Missing: Saie's Product Demo & Case Studies
Promote your product offering to tech buyers.
Reach 1000s of buyers who use CB Insights to identify vendors, demo products, and make purchasing decisions.
Missing: Saie's Product & Differentiators
Don’t let your products get skipped. Buyers use our vendor rankings to shortlist companies and drive requests for proposals (RFPs).
Research containing Saie
Get data-driven expert analysis from the CB Insights Intelligence Unit.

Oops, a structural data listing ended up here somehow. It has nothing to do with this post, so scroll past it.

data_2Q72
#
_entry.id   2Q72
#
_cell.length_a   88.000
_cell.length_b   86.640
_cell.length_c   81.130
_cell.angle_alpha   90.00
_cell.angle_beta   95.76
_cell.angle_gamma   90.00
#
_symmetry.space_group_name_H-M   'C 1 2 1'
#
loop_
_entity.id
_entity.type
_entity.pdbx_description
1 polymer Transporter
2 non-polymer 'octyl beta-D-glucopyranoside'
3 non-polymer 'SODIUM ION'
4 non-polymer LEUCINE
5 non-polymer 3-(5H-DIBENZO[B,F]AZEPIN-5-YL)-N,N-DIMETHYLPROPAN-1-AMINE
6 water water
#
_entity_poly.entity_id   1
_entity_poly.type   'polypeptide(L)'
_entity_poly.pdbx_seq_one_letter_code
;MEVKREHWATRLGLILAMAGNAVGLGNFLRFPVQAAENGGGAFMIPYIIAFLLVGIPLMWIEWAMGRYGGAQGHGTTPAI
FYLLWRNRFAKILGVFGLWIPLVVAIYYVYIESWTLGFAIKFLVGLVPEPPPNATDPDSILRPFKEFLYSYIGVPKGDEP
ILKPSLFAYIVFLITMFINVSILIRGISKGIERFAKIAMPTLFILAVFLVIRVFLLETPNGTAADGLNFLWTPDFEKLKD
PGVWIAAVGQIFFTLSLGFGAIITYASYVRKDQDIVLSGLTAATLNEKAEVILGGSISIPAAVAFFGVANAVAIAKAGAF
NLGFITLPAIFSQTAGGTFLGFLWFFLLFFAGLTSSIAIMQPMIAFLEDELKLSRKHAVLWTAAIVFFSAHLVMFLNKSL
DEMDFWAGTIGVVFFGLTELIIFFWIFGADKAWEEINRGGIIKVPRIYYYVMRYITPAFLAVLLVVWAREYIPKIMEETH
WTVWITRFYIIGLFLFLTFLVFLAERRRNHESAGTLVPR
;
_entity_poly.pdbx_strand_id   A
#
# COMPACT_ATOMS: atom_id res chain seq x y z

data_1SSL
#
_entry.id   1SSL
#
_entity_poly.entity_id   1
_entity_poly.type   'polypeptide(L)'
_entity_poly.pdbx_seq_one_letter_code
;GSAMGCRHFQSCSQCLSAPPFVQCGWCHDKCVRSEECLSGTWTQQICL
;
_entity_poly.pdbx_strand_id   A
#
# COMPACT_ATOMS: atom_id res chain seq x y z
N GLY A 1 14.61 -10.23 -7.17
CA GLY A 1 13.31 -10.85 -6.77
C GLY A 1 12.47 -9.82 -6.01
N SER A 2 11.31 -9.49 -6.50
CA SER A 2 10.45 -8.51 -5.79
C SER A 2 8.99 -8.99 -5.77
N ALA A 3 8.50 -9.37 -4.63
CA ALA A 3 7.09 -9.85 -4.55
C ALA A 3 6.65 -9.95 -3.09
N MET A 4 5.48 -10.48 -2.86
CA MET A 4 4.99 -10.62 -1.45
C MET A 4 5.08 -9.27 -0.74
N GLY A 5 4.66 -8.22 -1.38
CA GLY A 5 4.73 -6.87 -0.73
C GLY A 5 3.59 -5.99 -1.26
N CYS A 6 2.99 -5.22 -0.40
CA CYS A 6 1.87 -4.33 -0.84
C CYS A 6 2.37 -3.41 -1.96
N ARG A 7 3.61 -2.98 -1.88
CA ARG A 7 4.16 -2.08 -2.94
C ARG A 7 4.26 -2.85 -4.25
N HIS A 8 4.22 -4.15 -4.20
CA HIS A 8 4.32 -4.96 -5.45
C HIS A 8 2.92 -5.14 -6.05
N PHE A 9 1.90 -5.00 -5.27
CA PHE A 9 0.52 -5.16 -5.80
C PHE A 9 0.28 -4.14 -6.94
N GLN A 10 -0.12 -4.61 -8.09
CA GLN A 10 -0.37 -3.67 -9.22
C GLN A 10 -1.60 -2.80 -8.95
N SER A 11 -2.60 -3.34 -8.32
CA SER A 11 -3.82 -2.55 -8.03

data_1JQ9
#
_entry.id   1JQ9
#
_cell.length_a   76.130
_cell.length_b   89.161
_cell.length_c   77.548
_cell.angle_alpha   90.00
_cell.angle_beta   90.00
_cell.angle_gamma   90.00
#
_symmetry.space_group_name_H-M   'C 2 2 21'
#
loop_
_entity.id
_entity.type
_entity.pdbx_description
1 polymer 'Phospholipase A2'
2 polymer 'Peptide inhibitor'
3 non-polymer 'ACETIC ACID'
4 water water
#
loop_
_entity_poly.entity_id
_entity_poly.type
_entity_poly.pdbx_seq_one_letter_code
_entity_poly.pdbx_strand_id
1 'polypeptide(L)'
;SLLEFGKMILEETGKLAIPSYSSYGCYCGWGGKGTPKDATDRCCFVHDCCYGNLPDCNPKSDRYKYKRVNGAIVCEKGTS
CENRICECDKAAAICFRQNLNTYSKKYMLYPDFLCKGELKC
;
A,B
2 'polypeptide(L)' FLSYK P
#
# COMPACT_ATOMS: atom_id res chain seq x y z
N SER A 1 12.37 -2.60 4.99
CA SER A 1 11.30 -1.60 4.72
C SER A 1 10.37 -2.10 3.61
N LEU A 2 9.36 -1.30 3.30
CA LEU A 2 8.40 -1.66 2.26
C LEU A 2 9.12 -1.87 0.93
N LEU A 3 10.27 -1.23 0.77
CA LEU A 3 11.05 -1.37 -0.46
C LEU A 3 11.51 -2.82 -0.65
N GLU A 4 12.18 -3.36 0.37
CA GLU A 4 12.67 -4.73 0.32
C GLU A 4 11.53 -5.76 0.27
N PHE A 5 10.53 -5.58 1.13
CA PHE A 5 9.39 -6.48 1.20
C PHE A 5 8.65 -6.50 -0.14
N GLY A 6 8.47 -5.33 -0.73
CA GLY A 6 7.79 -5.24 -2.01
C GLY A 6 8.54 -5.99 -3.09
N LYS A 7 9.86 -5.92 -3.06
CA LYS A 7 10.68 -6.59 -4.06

CB Insights Intelligence Analysts have mentioned Saie in 2 CB Insights research briefs, most recently on May 25, 2021.
Expert Collections containing Saie
Expert Collections are analyst-curated lists that highlight the companies you need to know in the most important technology spaces.
Saie is included in 3 Expert Collections, including E-Commerce.
Direct-To-Consumer Brands (Non-Food)
Startups selling their own branded products directly to consumers through owned e-commerce channels, rather than relying on department stores or big online marketplaces.
Beauty & Personal Care
Startups in the beauty & personal care space, including cosmetics brands, shaving startups, on-demand beauty services, salon management platforms, and more.
Latest Saie News
Dec 19, 2022